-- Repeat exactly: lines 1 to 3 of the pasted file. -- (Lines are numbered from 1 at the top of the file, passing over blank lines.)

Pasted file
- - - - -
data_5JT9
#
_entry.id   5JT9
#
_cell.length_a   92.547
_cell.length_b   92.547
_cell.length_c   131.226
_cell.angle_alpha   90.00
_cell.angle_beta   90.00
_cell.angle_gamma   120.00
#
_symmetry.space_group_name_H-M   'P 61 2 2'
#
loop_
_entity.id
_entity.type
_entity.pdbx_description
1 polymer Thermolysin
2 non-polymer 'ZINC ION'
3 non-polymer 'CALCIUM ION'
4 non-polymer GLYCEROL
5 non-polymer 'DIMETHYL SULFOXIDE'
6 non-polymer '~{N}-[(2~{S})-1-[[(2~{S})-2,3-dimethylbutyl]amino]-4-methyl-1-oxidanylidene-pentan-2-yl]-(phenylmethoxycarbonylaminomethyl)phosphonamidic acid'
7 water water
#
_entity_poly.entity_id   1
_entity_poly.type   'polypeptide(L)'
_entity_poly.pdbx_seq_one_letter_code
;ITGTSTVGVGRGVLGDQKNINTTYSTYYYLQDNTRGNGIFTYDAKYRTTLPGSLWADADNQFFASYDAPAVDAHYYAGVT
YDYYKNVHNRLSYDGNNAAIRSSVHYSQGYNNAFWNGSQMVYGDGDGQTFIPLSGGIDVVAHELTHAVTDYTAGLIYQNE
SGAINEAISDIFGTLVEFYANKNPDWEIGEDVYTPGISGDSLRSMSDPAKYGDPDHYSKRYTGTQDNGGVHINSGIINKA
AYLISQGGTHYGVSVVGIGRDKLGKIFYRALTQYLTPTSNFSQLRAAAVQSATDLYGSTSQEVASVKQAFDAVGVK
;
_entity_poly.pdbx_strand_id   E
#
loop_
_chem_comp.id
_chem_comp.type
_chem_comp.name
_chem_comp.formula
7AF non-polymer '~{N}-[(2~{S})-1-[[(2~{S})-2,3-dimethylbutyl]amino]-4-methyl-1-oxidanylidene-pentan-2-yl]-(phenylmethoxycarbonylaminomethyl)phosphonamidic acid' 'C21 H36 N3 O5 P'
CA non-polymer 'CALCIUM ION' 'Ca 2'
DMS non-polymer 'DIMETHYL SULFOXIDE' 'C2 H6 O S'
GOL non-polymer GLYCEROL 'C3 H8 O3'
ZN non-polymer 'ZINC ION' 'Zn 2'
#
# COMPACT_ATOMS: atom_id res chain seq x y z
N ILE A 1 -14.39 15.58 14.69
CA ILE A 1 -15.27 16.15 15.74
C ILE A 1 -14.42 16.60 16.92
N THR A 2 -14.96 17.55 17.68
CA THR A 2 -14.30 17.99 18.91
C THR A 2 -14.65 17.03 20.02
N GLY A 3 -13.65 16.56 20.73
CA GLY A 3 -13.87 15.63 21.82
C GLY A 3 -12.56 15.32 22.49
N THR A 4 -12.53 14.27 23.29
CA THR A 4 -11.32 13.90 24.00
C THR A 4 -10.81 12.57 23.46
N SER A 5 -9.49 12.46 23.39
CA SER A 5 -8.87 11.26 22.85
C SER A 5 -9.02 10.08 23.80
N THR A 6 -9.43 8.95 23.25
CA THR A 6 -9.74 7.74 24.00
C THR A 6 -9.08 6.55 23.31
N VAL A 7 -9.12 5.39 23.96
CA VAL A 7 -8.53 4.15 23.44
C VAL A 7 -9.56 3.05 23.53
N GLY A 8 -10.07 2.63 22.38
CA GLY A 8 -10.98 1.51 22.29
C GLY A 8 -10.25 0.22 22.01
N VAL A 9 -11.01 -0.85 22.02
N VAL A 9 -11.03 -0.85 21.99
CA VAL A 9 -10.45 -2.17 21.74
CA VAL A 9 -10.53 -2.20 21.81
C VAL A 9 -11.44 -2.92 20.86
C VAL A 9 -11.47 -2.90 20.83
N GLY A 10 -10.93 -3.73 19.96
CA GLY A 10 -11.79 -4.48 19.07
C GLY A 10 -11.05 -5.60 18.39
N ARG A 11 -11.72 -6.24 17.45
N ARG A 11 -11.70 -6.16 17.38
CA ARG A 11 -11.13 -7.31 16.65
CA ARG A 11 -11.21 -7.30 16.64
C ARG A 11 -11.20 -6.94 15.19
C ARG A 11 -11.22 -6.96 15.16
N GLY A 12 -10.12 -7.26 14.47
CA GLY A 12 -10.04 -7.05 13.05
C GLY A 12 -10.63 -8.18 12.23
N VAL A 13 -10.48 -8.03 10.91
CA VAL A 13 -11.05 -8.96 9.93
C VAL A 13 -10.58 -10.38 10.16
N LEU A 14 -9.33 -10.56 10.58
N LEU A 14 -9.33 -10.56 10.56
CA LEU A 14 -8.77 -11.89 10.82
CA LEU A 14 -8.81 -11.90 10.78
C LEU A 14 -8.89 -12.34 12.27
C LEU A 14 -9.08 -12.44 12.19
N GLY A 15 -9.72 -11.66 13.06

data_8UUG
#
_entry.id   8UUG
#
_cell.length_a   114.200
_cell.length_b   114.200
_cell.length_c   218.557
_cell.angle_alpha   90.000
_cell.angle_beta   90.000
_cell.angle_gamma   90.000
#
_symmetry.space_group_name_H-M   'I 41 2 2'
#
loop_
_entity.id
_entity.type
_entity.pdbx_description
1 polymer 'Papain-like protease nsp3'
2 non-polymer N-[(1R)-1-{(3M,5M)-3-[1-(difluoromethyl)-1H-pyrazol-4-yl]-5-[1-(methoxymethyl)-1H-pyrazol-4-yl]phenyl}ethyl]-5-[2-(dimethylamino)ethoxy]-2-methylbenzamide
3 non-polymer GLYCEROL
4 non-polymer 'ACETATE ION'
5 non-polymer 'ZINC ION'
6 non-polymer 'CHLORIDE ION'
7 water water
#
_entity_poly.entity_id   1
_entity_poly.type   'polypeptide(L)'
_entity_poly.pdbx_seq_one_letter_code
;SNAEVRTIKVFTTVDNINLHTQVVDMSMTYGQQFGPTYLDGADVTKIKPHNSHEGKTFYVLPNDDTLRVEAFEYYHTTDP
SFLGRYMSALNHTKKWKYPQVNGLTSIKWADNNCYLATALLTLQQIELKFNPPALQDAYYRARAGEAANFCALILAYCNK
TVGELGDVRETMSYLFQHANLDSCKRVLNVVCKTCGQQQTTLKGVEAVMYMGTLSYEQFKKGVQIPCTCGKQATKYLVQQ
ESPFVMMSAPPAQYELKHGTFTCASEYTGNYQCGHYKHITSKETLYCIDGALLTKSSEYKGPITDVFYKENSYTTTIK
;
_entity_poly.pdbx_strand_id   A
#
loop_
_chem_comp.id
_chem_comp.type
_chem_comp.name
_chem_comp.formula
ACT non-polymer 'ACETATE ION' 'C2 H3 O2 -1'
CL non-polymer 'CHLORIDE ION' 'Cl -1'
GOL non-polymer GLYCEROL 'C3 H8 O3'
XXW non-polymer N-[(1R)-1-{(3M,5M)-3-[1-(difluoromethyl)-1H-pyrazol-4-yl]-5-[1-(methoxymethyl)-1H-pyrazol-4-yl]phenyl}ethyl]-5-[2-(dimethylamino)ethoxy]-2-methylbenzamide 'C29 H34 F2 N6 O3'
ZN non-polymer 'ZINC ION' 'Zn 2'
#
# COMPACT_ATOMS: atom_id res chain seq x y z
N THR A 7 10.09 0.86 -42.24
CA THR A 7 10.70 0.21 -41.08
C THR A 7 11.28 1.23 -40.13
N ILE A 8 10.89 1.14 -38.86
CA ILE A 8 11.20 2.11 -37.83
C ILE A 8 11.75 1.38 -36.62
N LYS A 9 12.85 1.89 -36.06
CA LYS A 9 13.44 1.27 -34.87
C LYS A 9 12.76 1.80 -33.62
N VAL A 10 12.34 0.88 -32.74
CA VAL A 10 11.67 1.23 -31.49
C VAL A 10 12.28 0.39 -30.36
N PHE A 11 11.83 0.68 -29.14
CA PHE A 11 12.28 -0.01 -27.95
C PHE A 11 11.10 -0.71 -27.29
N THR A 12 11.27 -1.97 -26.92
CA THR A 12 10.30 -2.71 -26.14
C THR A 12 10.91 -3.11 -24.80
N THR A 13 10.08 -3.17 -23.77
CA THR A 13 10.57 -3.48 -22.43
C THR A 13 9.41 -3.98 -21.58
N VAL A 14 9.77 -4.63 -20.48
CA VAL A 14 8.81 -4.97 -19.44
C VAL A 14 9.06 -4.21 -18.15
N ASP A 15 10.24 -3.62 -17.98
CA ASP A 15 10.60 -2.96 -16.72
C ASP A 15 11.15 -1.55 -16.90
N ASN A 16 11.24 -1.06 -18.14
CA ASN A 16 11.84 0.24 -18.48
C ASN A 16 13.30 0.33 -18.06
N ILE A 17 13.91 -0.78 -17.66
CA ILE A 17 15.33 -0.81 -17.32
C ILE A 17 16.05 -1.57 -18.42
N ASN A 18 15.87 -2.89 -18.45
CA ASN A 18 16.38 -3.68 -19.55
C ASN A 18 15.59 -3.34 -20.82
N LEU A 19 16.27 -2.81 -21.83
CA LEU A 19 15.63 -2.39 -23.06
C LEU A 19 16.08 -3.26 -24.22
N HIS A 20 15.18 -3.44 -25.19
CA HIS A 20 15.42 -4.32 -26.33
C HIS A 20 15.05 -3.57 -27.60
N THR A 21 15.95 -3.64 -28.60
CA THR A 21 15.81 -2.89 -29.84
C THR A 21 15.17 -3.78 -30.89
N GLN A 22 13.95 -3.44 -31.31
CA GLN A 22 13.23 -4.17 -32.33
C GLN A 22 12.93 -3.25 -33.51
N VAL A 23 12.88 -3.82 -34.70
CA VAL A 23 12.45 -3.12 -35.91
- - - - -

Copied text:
data_5JT9
#
_entry.id   5JT9